No, I’m not talking about a job that will make you richer – at least financially. But as I think about strategies for making “hospitalist” a sustainable job that one can do for a career, pursuing job enrichment seems high on the list.

The concept of job enrichment was first articulated by psychologist Frederick Herzberg. In his 1968 Harvard Business Review article “One More Time: How Do You Motivate Employees?” Herzberg suggested that what really motivates employees isn’t an attractive schedule or working conditions, or even high compensation, but instead things like achievement, recognition, interesting work, responsibility, advancement, and personal growth. Job enrichment involves redesigning jobs to provide more of these motivating factors, reducing the amount of repetitive and low-value work, and thus making the work more challenging and rewarding.

Hospitalist work is plenty challenging already. But too many hospitalists don’t rave about their feelings of achievement and recognition, or the advancement or personal growth they have realized in their roles. Instead they express frustration at high workloads, repetitive and low-skill-level work, lack of autonomy, and conflict with or underappreciation by hospital execs, patients, and other docs.

In previous blog posts I offered some thoughts about how hospitalist work might be redesigned to provide increased flexibility and autonomy, and how the incorporation of nurses (and possibly other types of clinical support staff) might help hospitalists spend more of their time doing the work they became doctors to do. We need to keep up the efforts to make hospitalists’ clinical work more rewarding, as well as more efficient. But work redesign will only go so far in our quest for job enrichment.

Unfortunately, there are plenty of hospital execs out there who are focused on job enlargement, as opposed to job enrichment. They want hospitalists to do more (and rightly so) but haven’t given adequate thought to how to structure an enlarged job to be sustainable and rewarding.  Just piling more work onto the existing work isn’t the answer.

For some time I have championed the idea that hospital leaders and hospitalist group leaders should seek to provide opportunities for hospitalists to expand their jobs beyond direct patient care.  Growing into leadership roles within the hospitalist group or even organizational roles such as CMO is increasingly common, though it would be a shame for people to think this is the only path to job enrichment for hospitalists. Hospitalists are becoming UR physician advisors, quality improvement specialists, and IT gurus. Some are moving into non-hospitalist clinical work such as wound care or industrial medicine for a portion of their time, or focusing their hospitalist work in areas such as post-acute care, oncology, or stroke care. All of these things can provide meaningful job enrichment through increased variety or specialized accomplishment.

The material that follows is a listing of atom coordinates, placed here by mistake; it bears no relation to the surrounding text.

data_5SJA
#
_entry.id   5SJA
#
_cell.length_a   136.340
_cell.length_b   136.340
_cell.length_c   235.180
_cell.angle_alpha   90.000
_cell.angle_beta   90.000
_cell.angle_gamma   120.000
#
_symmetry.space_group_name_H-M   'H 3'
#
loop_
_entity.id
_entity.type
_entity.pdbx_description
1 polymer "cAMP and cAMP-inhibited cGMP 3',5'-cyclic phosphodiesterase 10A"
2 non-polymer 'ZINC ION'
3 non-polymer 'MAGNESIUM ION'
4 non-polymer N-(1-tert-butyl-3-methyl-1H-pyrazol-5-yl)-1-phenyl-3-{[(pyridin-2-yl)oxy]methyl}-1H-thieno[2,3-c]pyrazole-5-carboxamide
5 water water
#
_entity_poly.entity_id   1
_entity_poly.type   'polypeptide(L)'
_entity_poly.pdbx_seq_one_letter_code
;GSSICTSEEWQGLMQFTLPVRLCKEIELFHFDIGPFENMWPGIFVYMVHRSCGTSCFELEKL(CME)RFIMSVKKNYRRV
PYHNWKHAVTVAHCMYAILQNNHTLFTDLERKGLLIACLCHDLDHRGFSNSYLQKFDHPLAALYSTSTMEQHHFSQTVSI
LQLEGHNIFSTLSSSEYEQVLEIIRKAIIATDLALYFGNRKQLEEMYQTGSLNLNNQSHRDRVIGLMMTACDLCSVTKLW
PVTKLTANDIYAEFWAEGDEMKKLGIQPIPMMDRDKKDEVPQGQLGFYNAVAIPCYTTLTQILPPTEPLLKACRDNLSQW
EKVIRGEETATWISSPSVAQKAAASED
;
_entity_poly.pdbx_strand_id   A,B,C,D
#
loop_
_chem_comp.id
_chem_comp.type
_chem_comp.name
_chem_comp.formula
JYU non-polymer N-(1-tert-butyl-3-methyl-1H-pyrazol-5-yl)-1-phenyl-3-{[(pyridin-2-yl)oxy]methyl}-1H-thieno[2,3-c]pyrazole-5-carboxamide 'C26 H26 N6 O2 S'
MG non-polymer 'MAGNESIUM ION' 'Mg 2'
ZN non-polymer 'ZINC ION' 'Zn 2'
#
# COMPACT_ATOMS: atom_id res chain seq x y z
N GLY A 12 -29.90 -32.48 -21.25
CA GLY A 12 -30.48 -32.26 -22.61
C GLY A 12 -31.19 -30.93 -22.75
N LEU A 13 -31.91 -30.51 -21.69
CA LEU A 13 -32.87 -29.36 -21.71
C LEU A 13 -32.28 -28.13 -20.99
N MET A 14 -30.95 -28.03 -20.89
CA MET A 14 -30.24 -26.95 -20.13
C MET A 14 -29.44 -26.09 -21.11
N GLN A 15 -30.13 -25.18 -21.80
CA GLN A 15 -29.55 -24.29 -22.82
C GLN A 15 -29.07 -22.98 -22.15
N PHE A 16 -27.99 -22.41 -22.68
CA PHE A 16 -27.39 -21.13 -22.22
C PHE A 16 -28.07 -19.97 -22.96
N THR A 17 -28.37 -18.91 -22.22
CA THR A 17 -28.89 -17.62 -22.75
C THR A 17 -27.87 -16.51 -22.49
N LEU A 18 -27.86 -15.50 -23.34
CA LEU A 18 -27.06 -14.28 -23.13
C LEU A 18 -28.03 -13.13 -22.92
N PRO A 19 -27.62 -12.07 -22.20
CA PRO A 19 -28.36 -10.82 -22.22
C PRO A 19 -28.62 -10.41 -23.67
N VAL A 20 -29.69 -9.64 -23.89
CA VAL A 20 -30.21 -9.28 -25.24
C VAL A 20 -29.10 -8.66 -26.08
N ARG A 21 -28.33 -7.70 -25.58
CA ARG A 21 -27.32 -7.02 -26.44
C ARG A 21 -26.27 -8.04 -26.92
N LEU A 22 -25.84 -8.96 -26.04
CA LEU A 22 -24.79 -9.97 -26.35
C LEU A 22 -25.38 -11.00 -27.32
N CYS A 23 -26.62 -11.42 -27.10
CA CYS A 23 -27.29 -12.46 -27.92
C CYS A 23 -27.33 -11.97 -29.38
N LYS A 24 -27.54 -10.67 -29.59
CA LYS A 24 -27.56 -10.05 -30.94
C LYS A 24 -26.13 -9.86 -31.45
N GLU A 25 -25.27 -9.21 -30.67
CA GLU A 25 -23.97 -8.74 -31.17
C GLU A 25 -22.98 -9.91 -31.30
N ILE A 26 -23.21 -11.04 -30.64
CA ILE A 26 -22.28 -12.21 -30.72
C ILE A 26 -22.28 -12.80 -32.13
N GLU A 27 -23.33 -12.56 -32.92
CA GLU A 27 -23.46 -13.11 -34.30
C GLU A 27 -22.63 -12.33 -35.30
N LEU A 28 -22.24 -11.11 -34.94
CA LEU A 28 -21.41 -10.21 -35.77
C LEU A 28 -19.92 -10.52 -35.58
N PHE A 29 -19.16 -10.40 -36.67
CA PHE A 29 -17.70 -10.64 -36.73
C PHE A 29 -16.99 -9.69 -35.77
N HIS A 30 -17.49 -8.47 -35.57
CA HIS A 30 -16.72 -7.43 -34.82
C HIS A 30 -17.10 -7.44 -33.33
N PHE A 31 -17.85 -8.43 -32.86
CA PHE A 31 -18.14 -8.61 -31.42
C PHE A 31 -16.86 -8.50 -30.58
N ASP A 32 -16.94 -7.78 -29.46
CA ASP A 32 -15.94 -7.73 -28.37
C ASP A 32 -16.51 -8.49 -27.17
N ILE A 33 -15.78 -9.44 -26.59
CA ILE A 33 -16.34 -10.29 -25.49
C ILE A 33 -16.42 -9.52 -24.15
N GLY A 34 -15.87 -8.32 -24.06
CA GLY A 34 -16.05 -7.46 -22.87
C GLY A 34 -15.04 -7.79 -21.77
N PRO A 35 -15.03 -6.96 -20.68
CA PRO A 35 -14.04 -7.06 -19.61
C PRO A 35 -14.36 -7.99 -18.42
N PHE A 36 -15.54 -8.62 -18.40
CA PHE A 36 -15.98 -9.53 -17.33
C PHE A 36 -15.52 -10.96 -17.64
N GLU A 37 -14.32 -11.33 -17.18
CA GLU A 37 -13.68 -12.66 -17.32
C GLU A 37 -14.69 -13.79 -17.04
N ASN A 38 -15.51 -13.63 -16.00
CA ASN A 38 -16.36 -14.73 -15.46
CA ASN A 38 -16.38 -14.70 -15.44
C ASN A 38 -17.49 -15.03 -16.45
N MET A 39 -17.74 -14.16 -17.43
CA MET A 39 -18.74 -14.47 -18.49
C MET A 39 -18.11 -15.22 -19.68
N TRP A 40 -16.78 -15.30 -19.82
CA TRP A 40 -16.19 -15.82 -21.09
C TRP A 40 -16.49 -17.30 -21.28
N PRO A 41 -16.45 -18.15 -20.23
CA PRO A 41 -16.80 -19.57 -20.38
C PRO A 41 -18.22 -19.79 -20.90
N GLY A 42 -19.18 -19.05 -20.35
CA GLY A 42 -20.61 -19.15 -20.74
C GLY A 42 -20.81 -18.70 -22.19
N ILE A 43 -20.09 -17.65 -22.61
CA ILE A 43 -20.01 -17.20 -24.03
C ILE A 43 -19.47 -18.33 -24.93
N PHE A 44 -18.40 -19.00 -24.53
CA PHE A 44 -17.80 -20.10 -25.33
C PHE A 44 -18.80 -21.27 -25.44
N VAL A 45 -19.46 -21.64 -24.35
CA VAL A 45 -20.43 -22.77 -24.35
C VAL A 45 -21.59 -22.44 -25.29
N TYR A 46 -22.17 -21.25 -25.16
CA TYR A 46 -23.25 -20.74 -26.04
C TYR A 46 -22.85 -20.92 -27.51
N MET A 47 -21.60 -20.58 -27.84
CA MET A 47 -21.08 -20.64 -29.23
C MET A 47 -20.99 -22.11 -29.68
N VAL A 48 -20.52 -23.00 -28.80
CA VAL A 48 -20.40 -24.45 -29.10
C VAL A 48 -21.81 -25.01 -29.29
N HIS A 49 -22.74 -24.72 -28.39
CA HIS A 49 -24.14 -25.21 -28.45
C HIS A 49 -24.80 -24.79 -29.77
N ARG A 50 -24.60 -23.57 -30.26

Many organizations are attempting to achieve a form of job enrichment by incorporating citizenship bonuses or other types of financial incentives into hospitalists’ compensation plans. I’ve been supportive of this for a long time, too.  But recently I’ve been thinking about the issue of extrinsic motivation (i.e., external carrots and sticks) vs. intrinsic motivation (behavior driven by internal rewards). According to Dan Pink, humans are far more motivated by internal desires such as those for mastery, autonomy, and a sense of purpose than by financial or other external incentives.  Pink and others have argued that providing extrinsic motivators such as performance bonuses may actually serve to decrease internal motivation. My colleague John Nelson wrote about this in The Hospitalist earlier this year.

So I wonder if perhaps the best way for hospitalists to achieve job enrichment might be for them to choose to invest their own personal time and energy in contributing something of value to their organization or their profession. John Nelson says that while he has loved being a doctor and caring for hospitalized patients over his career, many of the things he is proudest of are things he decided to do because he saw a need, even though they weren’t part of his job. Like connecting with Win Whitcomb to start SHM. Like starting a palliative care program at his hospital.  Forming a care plan committee to help address frequent-flyer patients. Being chief of staff. In my own life, things like being on non-profit boards and the volunteer work I do for SHM have similarly offered immense professional satisfaction I wouldn’t have gotten just sticking to my job description.

John and I talk about these things a lot, and have become convinced that those who are most likely to be satisfied with their career over time are those who, of their own volition, go a step beyond the routine to meet a need or accomplish something out of the ordinary. So let me ask you: when you look back on your career as a hospitalist 10, 20, or 30 years from now, do you want to look back on years of just walking into the hospital each day and picking up a list of patients to see? Or would you rather look back on a rewarding clinical career that was punctuated by additional activities that you chose to invest in because you were passionate about making a difference?

This article originally appeared on: The Society of Hospital Medicine’s Official Blog, The Hospital Leader

Leave a Reply

Your email address will not be published.